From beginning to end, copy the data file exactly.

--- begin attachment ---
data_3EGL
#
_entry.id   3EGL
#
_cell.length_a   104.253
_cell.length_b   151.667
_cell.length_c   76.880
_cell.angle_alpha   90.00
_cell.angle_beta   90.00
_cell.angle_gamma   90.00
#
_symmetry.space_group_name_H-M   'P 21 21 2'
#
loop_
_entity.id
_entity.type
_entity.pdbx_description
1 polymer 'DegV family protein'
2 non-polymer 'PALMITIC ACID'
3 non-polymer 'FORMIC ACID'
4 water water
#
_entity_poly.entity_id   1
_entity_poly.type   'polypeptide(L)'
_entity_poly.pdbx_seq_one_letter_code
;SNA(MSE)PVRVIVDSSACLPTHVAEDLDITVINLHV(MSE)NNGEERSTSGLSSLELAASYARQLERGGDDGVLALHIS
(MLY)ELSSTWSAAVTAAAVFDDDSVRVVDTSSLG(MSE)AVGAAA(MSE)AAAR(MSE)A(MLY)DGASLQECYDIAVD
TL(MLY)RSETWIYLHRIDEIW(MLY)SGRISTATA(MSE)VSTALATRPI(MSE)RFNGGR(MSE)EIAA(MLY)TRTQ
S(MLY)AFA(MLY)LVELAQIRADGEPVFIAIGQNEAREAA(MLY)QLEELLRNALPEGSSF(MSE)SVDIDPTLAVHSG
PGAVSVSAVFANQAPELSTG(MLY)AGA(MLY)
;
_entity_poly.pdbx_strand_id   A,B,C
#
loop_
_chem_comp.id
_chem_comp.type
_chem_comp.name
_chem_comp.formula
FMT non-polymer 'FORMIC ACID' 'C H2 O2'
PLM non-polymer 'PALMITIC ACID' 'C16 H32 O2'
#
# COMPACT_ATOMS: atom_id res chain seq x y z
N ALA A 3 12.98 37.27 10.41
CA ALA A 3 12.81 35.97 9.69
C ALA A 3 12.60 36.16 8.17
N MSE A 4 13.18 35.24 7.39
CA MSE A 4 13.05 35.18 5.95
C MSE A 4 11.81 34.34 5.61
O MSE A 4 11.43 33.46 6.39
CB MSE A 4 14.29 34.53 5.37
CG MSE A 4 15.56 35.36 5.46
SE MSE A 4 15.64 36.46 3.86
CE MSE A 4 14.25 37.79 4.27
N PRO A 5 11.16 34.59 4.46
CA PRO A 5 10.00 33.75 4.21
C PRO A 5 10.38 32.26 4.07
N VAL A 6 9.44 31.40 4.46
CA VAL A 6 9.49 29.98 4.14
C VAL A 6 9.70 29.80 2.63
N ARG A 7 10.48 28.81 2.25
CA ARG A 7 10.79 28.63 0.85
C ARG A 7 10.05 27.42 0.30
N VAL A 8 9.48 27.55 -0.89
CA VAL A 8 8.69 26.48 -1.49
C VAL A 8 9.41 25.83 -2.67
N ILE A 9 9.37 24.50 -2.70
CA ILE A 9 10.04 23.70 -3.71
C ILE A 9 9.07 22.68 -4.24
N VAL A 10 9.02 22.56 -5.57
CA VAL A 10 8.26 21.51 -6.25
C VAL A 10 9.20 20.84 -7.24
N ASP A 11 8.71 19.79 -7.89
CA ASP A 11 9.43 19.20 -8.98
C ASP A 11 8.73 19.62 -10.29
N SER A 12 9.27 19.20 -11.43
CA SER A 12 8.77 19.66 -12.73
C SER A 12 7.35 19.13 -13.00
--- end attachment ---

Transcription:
data_3EGL
#
_entry.id   3EGL
#
_cell.length_a   104.253
_cell.length_b   151.667
_cell.length_c   76.880
_cell.angle_alpha   90.00
_cell.angle_beta   90.00
_cell.angle_gamma   90.00
#
_symmetry.space_group_name_H-M   'P 21 21 2'
#
loop_
_entity.id
_entity.type
_entity.pdbx_description
1 polymer 'DegV family protein'
2 non-polymer 'PALMITIC ACID'
3 non-polymer 'FORMIC ACID'
4 water water
#
_entity_poly.entity_id   1
_entity_poly.type   'polypeptide(L)'
_entity_poly.pdbx_seq_one_letter_code
;SNA(MSE)PVRVIVDSSACLPTHVAEDLDITVINLHV(MSE)NNGEERSTSGLSSLELAASYARQLERGGDDGVLALHIS
(MLY)ELSSTWSAAVTAAAVFDDDSVRVVDTSSLG(MSE)AVGAAA(MSE)AAAR(MSE)A(MLY)DGASLQECYDIAVD
TL(MLY)RSETWIYLHRIDEIW(MLY)SGRISTATA(MSE)VSTALATRPI(MSE)RFNGGR(MSE)EIAA(MLY)TRTQ
S(MLY)AFA(MLY)LVELAQIRADGEPVFIAIGQNEAREAA(MLY)QLEELLRNALPEGSSF(MSE)SVDIDPTLAVHSG
PGAVSVSAVFANQAPELSTG(MLY)AGA(MLY)
;
_entity_poly.pdbx_strand_id   A,B,C
#
loop_
_chem_comp.id
_chem_comp.type
_chem_comp.name
_chem_comp.formula
FMT non-polymer 'FORMIC ACID' 'C H2 O2'
PLM non-polymer 'PALMITIC ACID' 'C16 H32 O2'
#
# COMPACT_ATOMS: atom_id res chain seq x y z
N ALA A 3 12.98 37.27 10.41
CA ALA A 3 12.81 35.97 9.69
C ALA A 3 12.60 36.16 8.17
N MSE A 4 13.18 35.24 7.39
CA MSE A 4 13.05 35.18 5.95
C MSE A 4 11.81 34.34 5.61
O MSE A 4 11.43 33.46 6.39
CB MSE A 4 14.29 34.53 5.37
CG MSE A 4 15.56 35.36 5.46
SE MSE A 4 15.64 36.46 3.86
CE MSE A 4 14.25 37.79 4.27
N PRO A 5 11.16 34.59 4.46
CA PRO A 5 10.00 33.75 4.21
C PRO A 5 10.38 32.26 4.07
N VAL A 6 9.44 31.40 4.46
CA VAL A 6 9.49 29.98 4.14
C VAL A 6 9.70 29.80 2.63
N ARG A 7 10.48 28.81 2.25
CA ARG A 7 10.79 28.63 0.85
C ARG A 7 10.05 27.42 0.30
N VAL A 8 9.48 27.55 -0.89
CA VAL A 8 8.69 26.48 -1.49
C VAL A 8 9.41 25.83 -2.67
N ILE A 9 9.37 24.50 -2.70
CA ILE A 9 10.04 23.70 -3.71
C ILE A 9 9.07 22.68 -4.24
N VAL A 10 9.02 22.56 -5.57
CA VAL A 10 8.26 21.51 -6.25
C VAL A 10 9.20 20.84 -7.24
N ASP A 11 8.71 19.79 -7.89
CA ASP A 11 9.43 19.20 -8.98
C ASP A 11 8.73 19.62 -10.29
N SER A 12 9.27 19.20 -11.43
CA SER A 12 8.77 19.66 -12.73
C SER A 12 7.35 19.13 -13.00